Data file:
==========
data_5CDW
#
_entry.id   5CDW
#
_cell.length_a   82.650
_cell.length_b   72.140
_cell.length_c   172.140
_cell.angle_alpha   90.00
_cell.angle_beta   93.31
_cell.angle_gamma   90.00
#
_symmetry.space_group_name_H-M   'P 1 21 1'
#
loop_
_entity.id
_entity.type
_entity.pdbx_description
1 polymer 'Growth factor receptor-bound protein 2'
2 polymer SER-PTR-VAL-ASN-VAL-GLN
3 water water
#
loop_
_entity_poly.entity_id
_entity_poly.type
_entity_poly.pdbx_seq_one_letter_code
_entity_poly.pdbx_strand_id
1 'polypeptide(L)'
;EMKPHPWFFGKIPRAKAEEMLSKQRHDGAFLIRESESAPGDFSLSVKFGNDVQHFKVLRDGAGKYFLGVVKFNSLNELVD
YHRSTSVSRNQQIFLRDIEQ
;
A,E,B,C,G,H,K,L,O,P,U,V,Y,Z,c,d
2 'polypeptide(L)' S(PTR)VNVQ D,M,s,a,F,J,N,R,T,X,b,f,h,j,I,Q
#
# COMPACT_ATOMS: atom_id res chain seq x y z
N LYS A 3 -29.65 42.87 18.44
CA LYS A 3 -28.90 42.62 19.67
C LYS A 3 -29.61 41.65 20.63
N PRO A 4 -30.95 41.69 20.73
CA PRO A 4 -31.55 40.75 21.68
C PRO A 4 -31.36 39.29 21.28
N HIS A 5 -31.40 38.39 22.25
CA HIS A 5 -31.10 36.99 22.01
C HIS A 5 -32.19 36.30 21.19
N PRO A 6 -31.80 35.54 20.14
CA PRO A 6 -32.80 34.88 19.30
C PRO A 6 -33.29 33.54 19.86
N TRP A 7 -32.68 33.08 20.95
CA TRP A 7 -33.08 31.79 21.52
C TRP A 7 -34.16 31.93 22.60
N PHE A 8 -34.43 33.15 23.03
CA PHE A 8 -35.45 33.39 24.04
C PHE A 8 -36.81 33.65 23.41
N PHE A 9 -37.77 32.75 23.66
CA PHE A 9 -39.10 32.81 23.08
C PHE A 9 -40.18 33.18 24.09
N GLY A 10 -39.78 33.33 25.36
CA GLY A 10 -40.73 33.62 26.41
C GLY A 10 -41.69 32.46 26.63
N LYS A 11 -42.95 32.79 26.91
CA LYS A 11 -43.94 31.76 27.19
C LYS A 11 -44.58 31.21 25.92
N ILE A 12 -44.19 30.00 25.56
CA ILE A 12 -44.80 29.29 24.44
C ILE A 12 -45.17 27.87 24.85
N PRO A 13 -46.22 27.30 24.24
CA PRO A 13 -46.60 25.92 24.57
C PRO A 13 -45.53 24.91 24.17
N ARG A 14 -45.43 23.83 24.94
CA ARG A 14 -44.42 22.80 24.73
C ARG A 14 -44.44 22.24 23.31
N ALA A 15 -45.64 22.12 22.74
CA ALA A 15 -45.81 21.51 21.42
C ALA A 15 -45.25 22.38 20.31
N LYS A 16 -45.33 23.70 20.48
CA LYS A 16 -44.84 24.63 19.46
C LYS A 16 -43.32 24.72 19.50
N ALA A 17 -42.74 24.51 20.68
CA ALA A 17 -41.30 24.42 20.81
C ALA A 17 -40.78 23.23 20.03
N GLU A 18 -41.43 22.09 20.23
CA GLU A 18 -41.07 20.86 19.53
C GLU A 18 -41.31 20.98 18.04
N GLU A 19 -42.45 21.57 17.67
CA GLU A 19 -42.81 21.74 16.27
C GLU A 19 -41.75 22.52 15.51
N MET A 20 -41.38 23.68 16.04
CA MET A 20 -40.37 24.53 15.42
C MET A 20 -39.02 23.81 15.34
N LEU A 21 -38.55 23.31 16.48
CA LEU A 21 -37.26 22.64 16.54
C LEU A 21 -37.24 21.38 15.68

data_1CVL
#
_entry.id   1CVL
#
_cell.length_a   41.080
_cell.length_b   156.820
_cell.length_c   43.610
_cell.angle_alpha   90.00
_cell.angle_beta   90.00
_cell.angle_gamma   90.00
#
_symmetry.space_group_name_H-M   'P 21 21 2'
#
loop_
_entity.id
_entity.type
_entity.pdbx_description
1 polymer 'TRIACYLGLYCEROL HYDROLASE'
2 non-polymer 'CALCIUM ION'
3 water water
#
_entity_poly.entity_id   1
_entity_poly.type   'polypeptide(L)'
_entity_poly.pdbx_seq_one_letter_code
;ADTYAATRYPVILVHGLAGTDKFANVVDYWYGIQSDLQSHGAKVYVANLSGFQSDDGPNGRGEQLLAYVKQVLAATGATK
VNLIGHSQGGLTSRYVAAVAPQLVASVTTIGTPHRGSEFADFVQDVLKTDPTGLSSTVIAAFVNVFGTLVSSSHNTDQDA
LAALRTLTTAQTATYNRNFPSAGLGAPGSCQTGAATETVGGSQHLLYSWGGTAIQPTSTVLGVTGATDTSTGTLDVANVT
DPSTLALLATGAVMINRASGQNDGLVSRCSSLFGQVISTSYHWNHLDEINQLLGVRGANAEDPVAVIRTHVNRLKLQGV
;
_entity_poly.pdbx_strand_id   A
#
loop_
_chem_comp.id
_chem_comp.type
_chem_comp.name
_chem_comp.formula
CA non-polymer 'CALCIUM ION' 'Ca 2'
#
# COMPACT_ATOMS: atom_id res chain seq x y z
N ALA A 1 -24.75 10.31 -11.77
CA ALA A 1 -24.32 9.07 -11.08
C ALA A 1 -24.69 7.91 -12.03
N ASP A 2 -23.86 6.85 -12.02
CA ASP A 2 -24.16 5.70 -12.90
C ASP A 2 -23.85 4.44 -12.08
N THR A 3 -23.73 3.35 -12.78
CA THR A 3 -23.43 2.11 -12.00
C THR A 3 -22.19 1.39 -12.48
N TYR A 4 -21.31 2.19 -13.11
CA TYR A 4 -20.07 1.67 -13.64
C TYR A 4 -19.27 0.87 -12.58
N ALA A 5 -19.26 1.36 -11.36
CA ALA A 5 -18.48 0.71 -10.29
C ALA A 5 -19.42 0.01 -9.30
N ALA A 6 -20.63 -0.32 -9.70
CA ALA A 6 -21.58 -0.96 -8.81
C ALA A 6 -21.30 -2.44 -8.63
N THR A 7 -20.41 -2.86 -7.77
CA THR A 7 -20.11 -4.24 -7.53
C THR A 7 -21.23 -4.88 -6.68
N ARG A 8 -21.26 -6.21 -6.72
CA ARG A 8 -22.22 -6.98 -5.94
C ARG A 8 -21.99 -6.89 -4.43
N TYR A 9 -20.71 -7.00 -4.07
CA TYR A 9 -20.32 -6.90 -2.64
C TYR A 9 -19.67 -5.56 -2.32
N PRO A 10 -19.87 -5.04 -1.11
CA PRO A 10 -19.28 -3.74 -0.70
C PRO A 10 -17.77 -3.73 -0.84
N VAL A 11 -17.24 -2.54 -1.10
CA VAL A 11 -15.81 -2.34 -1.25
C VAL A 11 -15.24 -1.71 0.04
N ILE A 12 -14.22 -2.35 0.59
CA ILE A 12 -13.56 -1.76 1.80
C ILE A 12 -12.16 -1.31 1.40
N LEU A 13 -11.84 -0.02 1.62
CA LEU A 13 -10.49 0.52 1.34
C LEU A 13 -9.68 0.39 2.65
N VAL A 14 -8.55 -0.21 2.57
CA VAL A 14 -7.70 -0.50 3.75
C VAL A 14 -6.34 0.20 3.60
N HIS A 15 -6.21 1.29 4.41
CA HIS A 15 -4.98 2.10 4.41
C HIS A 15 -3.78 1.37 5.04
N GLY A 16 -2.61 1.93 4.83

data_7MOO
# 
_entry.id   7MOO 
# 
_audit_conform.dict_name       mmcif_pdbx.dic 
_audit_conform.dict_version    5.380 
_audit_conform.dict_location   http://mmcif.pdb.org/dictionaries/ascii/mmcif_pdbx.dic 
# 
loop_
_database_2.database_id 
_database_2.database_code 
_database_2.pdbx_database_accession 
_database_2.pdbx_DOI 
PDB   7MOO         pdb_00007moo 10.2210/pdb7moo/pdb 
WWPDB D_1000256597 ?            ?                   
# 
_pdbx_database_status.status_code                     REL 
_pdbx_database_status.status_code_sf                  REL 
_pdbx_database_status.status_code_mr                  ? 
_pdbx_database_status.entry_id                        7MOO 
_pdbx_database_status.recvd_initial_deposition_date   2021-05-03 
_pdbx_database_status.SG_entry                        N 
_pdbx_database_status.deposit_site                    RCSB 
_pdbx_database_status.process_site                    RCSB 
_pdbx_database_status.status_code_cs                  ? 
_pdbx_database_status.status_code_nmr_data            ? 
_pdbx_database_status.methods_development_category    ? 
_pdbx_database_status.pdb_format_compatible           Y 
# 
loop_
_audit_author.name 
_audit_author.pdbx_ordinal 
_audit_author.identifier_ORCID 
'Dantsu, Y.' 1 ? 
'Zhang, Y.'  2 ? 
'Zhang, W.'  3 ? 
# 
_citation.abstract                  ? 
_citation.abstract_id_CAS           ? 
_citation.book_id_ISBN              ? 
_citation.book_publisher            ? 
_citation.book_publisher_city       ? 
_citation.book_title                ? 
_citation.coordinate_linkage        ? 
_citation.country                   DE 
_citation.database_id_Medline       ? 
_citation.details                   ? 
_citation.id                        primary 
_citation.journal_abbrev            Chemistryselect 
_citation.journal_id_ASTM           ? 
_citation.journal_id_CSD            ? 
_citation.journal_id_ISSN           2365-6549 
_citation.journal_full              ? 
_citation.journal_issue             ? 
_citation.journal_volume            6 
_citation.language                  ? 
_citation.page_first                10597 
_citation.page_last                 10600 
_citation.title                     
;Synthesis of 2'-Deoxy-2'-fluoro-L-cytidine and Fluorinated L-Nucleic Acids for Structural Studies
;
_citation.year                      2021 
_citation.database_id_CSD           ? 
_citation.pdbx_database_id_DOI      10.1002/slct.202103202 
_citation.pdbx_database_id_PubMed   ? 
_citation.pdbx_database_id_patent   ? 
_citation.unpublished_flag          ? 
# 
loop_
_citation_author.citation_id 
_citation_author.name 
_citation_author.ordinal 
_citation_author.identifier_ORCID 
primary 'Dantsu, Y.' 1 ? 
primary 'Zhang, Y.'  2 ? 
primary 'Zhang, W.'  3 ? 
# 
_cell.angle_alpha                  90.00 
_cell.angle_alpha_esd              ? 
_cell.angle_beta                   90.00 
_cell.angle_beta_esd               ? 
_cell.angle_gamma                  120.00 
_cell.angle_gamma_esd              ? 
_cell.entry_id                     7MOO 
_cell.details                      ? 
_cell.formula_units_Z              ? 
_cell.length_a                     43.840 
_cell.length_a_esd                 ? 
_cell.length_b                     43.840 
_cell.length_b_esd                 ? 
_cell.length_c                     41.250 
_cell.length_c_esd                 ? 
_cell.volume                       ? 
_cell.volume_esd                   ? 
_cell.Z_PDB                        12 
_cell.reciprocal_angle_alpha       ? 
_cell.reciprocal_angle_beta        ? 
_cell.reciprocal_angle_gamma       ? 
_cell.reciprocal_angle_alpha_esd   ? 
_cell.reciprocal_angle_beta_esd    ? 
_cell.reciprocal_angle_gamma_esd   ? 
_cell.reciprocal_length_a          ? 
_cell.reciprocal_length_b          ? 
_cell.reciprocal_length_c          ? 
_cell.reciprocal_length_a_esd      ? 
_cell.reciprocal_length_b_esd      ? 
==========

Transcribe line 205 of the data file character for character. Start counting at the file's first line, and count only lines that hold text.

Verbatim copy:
# 